The Destruction of the Buddhas of Bamiyan and International Law
Posted: 29 Feb 2008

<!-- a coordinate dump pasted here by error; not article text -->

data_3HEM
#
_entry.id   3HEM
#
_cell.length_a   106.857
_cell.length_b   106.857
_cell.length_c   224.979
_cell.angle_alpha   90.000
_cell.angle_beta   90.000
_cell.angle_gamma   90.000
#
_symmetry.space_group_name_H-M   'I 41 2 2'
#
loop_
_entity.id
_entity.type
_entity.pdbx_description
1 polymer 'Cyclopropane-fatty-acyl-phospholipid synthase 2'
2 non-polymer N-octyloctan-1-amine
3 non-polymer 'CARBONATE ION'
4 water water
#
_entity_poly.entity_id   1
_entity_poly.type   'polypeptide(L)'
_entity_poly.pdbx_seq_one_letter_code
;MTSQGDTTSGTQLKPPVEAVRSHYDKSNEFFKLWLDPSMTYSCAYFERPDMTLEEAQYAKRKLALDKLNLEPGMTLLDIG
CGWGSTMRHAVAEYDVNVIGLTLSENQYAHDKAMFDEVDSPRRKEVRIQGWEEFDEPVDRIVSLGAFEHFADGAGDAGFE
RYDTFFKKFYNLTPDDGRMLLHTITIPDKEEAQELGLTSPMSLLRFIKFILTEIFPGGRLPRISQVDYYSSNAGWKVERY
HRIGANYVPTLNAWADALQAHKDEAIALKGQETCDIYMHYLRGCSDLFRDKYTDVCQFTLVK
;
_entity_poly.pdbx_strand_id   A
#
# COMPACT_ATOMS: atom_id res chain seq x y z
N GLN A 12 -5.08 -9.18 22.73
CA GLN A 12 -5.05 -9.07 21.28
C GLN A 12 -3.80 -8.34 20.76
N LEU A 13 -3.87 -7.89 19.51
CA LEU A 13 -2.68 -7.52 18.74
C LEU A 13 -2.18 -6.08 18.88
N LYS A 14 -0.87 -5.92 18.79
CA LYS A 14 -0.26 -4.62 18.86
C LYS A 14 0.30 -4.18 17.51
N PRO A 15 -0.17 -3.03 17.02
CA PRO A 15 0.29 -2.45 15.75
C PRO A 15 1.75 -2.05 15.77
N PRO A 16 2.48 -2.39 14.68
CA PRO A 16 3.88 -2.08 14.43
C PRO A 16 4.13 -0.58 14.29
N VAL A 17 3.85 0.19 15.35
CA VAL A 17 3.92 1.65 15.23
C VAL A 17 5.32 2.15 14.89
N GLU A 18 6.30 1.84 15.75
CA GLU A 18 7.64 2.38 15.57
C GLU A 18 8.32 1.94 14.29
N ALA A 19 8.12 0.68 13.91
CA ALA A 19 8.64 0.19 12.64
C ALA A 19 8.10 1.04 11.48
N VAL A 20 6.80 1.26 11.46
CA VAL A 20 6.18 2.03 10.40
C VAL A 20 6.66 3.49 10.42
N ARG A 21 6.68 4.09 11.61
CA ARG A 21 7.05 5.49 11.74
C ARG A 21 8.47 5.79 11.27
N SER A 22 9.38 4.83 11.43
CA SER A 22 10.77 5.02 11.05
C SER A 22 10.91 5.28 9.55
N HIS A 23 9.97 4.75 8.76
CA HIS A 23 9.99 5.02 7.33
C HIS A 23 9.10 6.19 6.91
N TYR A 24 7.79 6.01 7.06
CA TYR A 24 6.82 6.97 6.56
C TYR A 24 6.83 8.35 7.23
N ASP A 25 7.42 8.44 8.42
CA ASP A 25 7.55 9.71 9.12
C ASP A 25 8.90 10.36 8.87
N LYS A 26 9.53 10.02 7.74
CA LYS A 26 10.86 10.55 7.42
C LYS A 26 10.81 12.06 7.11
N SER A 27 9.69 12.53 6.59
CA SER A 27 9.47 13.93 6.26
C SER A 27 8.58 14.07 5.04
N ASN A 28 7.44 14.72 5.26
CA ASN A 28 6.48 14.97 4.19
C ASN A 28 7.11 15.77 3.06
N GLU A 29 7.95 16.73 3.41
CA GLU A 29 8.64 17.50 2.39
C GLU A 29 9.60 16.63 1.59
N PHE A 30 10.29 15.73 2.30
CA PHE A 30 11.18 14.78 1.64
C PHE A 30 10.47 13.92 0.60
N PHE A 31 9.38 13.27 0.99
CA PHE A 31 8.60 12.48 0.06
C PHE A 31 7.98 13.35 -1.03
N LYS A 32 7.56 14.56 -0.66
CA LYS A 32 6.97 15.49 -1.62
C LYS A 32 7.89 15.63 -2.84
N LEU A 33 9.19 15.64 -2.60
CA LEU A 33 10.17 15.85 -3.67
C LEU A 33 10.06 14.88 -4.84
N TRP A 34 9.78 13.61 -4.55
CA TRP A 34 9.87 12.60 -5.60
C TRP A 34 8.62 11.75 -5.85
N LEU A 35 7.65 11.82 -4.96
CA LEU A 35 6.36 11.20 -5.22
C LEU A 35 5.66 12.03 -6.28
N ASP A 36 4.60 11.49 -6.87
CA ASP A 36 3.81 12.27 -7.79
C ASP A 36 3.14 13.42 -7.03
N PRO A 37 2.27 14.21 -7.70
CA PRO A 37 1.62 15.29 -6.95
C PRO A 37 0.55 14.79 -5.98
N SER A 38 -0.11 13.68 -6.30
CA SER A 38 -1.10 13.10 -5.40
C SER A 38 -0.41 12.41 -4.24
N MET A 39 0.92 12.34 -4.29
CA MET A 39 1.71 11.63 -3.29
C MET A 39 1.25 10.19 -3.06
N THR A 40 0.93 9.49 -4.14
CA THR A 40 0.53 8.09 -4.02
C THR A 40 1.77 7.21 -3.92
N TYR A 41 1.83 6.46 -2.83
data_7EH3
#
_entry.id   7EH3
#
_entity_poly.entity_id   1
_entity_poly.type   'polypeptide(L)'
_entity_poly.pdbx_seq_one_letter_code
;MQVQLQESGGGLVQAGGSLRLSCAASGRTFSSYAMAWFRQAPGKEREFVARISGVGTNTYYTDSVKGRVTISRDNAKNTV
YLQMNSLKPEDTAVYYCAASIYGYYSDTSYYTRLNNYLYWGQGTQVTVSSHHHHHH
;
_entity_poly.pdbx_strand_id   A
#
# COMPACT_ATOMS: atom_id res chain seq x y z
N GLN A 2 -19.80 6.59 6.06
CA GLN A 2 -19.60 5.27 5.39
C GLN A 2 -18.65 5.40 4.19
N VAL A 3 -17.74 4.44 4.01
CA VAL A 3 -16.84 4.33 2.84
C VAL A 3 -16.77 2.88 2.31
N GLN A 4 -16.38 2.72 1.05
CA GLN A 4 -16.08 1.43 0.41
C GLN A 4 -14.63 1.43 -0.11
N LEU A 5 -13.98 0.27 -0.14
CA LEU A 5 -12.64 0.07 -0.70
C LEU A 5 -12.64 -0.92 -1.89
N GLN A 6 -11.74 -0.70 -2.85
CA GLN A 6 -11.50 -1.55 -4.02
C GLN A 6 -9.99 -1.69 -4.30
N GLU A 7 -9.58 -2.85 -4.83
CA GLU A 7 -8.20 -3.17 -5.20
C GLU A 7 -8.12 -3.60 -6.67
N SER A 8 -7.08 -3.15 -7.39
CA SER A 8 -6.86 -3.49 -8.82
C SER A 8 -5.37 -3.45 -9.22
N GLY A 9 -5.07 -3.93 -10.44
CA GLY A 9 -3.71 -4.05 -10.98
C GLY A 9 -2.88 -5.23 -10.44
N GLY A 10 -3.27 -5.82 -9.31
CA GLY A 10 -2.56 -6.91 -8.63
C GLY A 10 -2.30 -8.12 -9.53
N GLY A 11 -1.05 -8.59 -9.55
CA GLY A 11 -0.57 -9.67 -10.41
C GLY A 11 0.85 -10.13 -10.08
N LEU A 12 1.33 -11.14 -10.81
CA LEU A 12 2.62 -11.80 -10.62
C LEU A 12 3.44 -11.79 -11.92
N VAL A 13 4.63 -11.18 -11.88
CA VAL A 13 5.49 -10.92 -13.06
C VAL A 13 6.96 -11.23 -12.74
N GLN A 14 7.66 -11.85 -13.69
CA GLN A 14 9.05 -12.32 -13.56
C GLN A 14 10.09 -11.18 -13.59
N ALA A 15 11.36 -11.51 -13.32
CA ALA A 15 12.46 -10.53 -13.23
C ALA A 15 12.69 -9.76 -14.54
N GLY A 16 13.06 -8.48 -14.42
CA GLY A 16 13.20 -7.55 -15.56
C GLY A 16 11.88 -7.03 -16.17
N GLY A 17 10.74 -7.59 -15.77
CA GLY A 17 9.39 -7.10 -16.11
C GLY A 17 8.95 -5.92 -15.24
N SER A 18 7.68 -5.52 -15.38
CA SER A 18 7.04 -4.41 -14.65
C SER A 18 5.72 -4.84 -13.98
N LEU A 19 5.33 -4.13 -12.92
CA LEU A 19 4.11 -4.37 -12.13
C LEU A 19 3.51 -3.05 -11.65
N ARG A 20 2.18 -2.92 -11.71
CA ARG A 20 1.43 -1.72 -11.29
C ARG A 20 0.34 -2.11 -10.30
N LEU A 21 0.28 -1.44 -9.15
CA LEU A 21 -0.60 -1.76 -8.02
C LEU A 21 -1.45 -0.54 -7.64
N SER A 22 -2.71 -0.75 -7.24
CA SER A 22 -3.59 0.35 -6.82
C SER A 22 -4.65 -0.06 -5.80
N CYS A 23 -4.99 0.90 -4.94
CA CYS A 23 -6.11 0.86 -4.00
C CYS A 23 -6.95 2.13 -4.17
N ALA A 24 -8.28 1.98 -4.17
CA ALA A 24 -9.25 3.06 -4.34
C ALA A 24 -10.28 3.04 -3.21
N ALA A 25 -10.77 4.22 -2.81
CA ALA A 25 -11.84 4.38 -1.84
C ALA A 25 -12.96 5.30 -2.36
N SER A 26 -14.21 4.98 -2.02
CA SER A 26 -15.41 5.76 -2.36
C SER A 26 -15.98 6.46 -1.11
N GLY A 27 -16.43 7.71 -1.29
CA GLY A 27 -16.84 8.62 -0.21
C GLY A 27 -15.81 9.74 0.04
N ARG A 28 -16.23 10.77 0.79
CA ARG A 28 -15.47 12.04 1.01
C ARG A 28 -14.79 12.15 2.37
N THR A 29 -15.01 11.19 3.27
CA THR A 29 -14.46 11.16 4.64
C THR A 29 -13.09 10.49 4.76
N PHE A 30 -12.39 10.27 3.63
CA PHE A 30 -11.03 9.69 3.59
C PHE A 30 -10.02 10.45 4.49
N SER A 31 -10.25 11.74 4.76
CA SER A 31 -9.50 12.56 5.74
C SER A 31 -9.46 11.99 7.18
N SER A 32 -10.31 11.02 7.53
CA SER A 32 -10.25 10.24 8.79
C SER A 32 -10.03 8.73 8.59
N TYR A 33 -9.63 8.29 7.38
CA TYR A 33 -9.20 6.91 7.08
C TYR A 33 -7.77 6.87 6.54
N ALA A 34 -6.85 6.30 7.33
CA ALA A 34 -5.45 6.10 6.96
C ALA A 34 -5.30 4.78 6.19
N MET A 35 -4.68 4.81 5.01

Throughout history, destruction and loss of cultural heritage have frequently occurred as a consequence of fanatic iconoclasm or as 'collateral' effects of armed conflicts. The devastation of the great rock sculptures of the Buddhas of Bamiyan by military and para-military forces of the Taliban Government of Afghanistan in March 2001 presents some unprecedented features. The discriminatory intent, reflected in the sheer will to eradicate any cultural manifestation foreign to the Taliban ideology, and the deliberate defiance of the United Nations and international public opinion make this destruction a very dangerous precedent. The authors try to assess the adequacy of international law in dealing with acts of this kind, and to identify gaps as well as relevant principles and rules applicable in the context of the deliberate destruction of cultural heritage. They conclude that extreme and discriminatory forms of intentional destruction of cultural heritage of significant value for humankind constitutes a breach of general international law applicable both in peacetime and in the event of armed conflicts, entailing international responsibility of the acting state and the possibility to make recourse to international sanctions against it, as well as criminal liability of the individuals who materially order and/or perform the acts of destruction.
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